Let's get real about this though. Some here are saying that they would put up a fight because they know they didn't do anything...blah blah blah. Some have even gone so far as to insult the people and profession. So let me get this straight. You would put up a fight with a guy that was doing his/her job simply because you don't want to be interrupted? You are immature.


    As far as surrendering my sidearm, not a chance. As others have mentioned, I do not know the background of the individual that approached me. I do not know their familiarity with whatever gun I am carrying. I would await the arrival of PD in the front of the store. I will inform the security and the manager (which I would have requested immediately) that I will wait for LEO's due to outstanding circumstances and that I would not submit to a search of anything in my posession, including myself until LEO's arrive.
    "A simple way to take measure of a country is to look at how many want in ... And how many want out." British Prime Minister Tony Blair

  7. #111
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    +1 on Rocky's comments.

    Here in the Peepul's Republik of Kalifornia, the LPO must see you conceal the item and must see that you did not pay for the item - either after passing through check-out or by bypassing check-out and heading for the door. Typically they let a customer exit the store before stopping them so as to make their case that they failed to pay for the item.

    I was stopped once, by an LPO of a west-coast clothing store known for aggressive anti-shoplifting tactics. He identified himself and asked me to return to the store. I refused and said that I'd certainly allow him to verify the contents of my bag against the receipt if he told me what I supposedly took. He thought I'd taken a large lady's wallet, which was absurd since I hadn't been near the women's department. He checked the receipt (it all matched).

    When he said he wanted to detain and search me, I drew the line. It was a hot day (90+) and I was dressed in a tucked t-shirt, shorts and sneakers. Being somewhat on the pudgy side, there was no room to conceal it in my clothing. He was insistent that we go back inside "for privacy during the search." I suggested he call 911 and get a uniform present while I waited. By this time two more LPOs had come outside to join him. For their benefit I reiterated that I would wait for the PD in the parking lot but not return inside.

    When two cops arrived, they talked to the LPOs and then to me. I put out my cigarette and explained to the PD I thought they'd made an honest error, however I would not go into the store out of public view. The PD asked if I would let them pat me down - nice of 'em - just to be sure. I was onery, hot & sweaty. I suggested an LPO fetch a copy of the alleged wallet so officers could see what they should look for. Two minutes later, the cops are asking these LPOs if they were born stupid or worked hard to get that way (large lady's wallet that is 8"L x 4"H x 3" thick would have looked like a football in my shorts).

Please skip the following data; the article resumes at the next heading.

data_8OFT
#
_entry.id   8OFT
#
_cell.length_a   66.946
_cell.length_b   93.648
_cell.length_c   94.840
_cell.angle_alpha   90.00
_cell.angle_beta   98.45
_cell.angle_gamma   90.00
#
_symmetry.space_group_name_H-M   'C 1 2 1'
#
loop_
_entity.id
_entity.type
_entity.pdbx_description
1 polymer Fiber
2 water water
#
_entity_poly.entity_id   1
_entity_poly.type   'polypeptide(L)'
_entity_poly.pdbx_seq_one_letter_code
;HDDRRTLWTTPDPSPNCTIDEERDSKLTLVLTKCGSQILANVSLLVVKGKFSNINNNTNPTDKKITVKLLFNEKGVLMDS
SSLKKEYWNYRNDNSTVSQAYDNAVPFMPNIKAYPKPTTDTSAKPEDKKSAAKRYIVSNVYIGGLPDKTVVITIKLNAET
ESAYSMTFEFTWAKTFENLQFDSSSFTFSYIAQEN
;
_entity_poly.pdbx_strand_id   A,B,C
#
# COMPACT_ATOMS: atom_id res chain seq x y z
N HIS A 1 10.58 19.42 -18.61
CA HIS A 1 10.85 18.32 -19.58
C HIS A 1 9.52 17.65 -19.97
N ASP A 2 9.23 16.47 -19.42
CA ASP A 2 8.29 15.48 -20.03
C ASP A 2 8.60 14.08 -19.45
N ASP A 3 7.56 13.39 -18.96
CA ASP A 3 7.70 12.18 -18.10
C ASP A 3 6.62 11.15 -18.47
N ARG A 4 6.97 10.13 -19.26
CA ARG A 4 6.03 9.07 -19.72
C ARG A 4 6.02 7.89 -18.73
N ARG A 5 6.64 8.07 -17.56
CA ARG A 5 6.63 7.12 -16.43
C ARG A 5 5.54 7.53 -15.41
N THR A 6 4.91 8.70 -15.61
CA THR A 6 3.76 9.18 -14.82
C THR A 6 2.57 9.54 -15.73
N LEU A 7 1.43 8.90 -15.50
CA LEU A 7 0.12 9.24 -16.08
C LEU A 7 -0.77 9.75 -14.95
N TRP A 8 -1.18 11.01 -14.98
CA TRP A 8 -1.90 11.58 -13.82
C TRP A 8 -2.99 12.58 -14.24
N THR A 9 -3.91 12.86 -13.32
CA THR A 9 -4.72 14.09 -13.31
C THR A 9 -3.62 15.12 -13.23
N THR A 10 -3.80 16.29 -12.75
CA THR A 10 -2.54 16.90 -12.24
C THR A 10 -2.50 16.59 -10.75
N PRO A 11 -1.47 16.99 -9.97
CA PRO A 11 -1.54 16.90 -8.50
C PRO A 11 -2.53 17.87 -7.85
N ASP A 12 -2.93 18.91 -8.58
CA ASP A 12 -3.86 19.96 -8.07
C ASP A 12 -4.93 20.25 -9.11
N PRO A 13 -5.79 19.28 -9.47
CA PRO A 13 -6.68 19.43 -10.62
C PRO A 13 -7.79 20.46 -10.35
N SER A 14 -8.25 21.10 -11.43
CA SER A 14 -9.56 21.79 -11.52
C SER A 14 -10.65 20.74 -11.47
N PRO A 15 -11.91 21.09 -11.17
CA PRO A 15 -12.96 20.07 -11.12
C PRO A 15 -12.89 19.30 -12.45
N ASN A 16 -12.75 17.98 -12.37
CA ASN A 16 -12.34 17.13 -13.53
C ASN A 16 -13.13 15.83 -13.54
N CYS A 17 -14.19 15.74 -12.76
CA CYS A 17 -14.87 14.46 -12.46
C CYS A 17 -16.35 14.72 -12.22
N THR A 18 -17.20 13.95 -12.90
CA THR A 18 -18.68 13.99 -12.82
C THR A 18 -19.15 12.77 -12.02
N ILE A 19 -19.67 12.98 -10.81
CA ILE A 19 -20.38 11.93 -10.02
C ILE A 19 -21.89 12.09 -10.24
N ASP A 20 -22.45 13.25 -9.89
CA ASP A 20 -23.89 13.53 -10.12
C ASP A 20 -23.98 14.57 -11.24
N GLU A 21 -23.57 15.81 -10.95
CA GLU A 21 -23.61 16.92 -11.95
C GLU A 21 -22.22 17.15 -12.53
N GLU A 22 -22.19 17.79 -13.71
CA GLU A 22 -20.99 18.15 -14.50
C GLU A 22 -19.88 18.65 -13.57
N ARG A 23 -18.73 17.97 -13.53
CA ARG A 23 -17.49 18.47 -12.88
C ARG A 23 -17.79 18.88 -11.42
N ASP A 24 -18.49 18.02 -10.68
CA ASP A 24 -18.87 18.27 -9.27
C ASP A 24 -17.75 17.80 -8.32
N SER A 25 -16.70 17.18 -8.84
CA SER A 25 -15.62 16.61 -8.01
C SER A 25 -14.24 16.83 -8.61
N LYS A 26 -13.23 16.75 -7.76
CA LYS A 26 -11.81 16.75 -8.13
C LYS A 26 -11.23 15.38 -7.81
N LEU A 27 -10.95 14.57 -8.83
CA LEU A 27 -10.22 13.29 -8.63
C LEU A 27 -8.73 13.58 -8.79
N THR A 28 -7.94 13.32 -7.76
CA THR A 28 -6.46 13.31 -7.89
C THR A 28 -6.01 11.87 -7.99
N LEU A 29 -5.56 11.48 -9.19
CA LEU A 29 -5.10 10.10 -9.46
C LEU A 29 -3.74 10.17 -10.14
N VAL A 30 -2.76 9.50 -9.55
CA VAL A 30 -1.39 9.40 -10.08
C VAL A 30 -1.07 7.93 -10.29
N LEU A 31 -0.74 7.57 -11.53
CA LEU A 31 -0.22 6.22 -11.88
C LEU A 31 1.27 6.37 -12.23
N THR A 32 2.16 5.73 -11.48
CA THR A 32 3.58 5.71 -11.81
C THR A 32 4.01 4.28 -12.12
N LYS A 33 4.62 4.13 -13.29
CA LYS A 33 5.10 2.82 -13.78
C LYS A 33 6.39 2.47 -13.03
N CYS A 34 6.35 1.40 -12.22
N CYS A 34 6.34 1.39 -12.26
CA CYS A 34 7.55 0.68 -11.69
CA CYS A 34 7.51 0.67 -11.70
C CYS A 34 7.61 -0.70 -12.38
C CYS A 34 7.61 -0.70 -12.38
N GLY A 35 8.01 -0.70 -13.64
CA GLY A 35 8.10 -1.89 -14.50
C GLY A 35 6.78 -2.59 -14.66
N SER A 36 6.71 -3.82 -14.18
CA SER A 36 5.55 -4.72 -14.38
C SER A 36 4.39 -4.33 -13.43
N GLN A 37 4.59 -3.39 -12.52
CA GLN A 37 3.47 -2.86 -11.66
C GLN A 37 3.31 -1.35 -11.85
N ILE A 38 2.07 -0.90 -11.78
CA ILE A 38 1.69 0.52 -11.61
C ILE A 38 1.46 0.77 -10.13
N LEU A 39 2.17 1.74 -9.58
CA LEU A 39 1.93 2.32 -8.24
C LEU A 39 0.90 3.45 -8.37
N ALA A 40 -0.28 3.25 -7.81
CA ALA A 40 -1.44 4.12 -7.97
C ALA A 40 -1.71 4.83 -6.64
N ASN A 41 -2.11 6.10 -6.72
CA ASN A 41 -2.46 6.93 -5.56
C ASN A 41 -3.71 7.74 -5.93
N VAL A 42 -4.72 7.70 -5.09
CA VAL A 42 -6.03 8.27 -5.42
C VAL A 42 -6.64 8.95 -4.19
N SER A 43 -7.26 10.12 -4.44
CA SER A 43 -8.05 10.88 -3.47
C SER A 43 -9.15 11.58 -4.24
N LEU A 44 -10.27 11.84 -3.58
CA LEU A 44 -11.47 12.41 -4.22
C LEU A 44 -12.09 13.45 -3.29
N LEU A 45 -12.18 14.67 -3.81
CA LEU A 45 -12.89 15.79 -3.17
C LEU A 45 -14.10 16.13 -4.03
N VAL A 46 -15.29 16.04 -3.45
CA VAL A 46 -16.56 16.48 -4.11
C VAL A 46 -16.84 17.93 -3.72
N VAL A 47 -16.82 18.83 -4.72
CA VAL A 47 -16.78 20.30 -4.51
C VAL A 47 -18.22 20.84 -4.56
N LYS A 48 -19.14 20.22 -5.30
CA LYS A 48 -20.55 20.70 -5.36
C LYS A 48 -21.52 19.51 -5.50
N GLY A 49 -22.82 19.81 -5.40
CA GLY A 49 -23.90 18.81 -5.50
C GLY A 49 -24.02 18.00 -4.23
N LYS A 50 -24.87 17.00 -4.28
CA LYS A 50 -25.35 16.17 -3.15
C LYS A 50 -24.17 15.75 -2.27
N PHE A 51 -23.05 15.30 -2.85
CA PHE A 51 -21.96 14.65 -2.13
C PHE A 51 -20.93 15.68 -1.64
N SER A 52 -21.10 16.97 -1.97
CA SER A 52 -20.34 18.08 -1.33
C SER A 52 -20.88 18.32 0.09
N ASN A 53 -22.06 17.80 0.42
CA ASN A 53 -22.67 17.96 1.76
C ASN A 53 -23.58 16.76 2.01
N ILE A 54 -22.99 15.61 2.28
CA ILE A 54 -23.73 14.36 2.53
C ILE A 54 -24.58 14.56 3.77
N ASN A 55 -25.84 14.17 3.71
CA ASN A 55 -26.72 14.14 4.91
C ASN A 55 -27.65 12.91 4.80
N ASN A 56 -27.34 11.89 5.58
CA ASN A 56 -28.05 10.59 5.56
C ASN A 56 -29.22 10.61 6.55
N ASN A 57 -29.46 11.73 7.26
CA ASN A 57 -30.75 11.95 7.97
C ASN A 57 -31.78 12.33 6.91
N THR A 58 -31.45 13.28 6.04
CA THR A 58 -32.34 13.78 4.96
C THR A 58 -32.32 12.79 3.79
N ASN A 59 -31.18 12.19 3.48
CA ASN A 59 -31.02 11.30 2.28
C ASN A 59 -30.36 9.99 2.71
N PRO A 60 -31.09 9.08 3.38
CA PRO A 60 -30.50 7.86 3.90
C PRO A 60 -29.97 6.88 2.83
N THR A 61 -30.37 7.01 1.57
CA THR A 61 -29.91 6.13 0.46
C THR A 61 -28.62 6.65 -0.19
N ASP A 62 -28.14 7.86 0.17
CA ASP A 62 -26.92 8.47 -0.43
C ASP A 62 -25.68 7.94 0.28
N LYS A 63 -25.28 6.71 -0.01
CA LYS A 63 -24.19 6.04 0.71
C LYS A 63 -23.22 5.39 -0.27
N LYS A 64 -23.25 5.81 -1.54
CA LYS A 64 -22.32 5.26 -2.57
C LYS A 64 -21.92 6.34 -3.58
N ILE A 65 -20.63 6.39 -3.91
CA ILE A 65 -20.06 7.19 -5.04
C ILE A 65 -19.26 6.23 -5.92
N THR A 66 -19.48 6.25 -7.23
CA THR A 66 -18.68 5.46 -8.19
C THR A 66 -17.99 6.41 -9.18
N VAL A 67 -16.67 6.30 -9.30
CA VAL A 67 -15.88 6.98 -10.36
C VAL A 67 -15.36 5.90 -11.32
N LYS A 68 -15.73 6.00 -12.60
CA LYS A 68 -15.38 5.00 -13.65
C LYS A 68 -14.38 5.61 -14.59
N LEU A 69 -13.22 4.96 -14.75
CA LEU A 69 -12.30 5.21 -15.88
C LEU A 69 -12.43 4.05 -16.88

The important part is to remain calm and low-key. Take the stance that it's probably an honest error (if possible) but be firm that you won't leave the public area, you won't be touched and, most importantly, please call the police while I wait here.

    In my case, if they start trying to manhandle me back into the store, I'll repeat that I'll wait in the parking lot for the PD and try to avoid their physical contact. Knowing that I'm innocent (since I don't steal) means I can resist an unlawful citizen's arrest (in CA at least). The rest will be left as an exercise for the reader's imagination.
    BillCA in CA (Unfortunately)
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  8. #112
    VIP Member Array Redneck Repairs's Avatar
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    In that situation i whip out my cell , dial 911 and inform the dispatcher that someone is attempting to illegaly detain me , inform them that i am leagaly armed , give them the store name/location and dont hang up till officers arrive . It wont take long for officers to arrive , and the faces of security / managers should just be priceless .
    Make sure you get full value out of today , Do something worthwhile, because what you do today will cost you one day off the rest of your life .
    We only begin to understand folks after we stop and think .

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  9. #113
    Ex Member Array dwolsten's Avatar
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    Quote Originally Posted by BillCA View Post
    Here in the Peepul's Republik of Kalifornia, the LPO must see you conceal the item and must see that you did not pay for the item - either after passing through check-out or by bypassing check-out and heading for the door. Typically they let a customer exit the store before stopping them so as to make their case that they failed to pay for the item.